Auto Sales and Energy Boost Retail Sales 0.9% in August
The Commerce Department August release reveals a combination of higher auto sales and gasoline prices increased retail sales by 0.9 % in August and 4.7 percent year-over year. Although it’s the second consecutive monthly increase for this key indicator, the numbers indicate a relatively modest economic expansion for Q3.
Consumer spending increased 1.7 percent in the second quarter, its most anemic showing since Q3 2011.
Gasoline station sales increased 5.5 percent — the highest surge since November 2009. The average price of regular-grade gas price increased 54 cents since July 1, to $3.87 a gallon, based on figures released by AAA.
Building material sales increased one percent. Core retail sales dropped 0.1 percent versus a 0.8 percent increase in July. Core retail sales do not include sales data from automobile dealerships, service stations, and building materials.
The Commerce Department uses data from the core retail sales category to compute the gross domestic product.
Domestic Vehicle Sales Up
Auto sales figures rose to the highest level since February, increasing 1.3 percent compared to a 0.1 percent gain in July. Automobile dealers sold cars and light trucks at an annual rate of 14.5 million units, versus 14.1 million the prior month. The annual rate of sales for August is the best showing since 2009.
According to data provided by Ward’s Automotive Group, sales for Chrysler Group LLC; increased 14 percent. General Motors sales rose 10 percent for the month.
Ford realized a larger increase in sales than anticipated, reporting gains of 13 percent. “Consumer confidence is stable as compared to July. The housing sector shows signs of revival,” said the company’s senior U.S. economist Jenny Lin.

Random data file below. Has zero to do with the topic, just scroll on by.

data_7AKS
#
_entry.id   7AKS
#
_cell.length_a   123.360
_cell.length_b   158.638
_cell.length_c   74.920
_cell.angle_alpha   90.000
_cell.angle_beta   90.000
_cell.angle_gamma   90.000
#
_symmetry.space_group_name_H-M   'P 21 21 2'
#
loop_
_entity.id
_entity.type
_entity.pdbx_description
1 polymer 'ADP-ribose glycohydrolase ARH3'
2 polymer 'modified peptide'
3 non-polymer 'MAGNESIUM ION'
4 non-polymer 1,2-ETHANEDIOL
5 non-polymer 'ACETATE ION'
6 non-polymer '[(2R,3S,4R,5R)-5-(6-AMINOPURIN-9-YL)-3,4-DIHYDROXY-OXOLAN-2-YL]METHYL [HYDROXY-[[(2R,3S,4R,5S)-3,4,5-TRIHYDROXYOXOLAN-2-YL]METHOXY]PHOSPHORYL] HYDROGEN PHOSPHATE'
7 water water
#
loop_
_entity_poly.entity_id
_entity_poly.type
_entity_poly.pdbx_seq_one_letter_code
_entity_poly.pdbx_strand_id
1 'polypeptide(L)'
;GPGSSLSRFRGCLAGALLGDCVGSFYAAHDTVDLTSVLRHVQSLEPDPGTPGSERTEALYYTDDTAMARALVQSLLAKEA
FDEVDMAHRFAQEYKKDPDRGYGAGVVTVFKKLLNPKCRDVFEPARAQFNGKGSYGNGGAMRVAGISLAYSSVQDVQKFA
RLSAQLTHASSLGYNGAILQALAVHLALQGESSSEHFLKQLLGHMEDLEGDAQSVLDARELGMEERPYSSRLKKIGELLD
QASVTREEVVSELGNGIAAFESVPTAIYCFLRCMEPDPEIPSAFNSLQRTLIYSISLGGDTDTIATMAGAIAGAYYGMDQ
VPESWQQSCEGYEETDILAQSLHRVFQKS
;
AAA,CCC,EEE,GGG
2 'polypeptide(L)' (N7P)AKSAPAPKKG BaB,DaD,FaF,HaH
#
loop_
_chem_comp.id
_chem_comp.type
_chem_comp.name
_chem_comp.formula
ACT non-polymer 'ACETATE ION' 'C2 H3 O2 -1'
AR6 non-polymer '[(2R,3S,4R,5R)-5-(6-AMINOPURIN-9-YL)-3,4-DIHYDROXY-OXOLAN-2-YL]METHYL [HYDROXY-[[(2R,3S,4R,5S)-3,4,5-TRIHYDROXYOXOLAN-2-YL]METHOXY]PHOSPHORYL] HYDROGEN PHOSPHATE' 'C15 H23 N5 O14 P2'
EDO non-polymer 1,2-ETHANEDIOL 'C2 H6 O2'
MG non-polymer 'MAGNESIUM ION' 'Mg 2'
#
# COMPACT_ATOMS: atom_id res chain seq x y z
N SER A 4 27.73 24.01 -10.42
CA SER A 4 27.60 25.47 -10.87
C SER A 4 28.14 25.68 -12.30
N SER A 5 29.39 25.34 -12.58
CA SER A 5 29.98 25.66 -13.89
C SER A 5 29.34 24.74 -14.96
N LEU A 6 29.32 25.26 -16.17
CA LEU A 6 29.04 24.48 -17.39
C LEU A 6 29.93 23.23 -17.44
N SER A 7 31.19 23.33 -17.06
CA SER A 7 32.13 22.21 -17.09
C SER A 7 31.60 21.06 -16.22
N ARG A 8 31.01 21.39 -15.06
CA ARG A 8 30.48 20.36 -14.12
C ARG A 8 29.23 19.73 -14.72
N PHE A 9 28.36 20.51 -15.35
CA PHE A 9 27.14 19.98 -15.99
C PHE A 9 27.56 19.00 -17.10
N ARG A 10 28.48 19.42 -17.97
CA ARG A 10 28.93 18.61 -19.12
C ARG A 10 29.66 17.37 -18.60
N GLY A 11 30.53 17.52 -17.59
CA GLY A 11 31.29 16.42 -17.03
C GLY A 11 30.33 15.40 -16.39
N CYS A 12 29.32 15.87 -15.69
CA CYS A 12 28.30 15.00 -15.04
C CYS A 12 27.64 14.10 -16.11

Consumer Price Index Increases
The price of goods and services was flat during the month of July. Inflation, as tracked by the Consumer Price Index (CPI), increased 0.6 percent for August. The CPI registered its first increase in five months and came in slightly higher than the consensus of 0.5 percent anticipated by economists.
Households spent more on food, as prices increased 0.2 percent from 0.1 in July. The recent drought, which has affected corn and soybean crops, may cause a noticeable increase in food prices later this year.
Consumers paid more at the pump, as the average price for a gallon of gasoline soared $ 0.28 cents, accounting for 80 percent of the increased in the CPI. On the positive side, the core consumer price index, which does not include energy and food prices, rose 0.1 percent for the second straight month.
New vehicle prices, which declined 0.1 percent in July, increased 0.2 percent. Used cars and truck prices decreased 0.9 percent and 0.5 percent in July. The cost of apparel dropped 0.5 percent, following five months of price increases. Rents continue to climb, rising 0.3 percent and recording the largest monthly gain since November 2008.
On a year-over-year basis, the CPI increased 1.7 percent compared to 1.4. The inflation rate remains within the Fed’s goal of keeping the long-term inflation rate at 2 percent.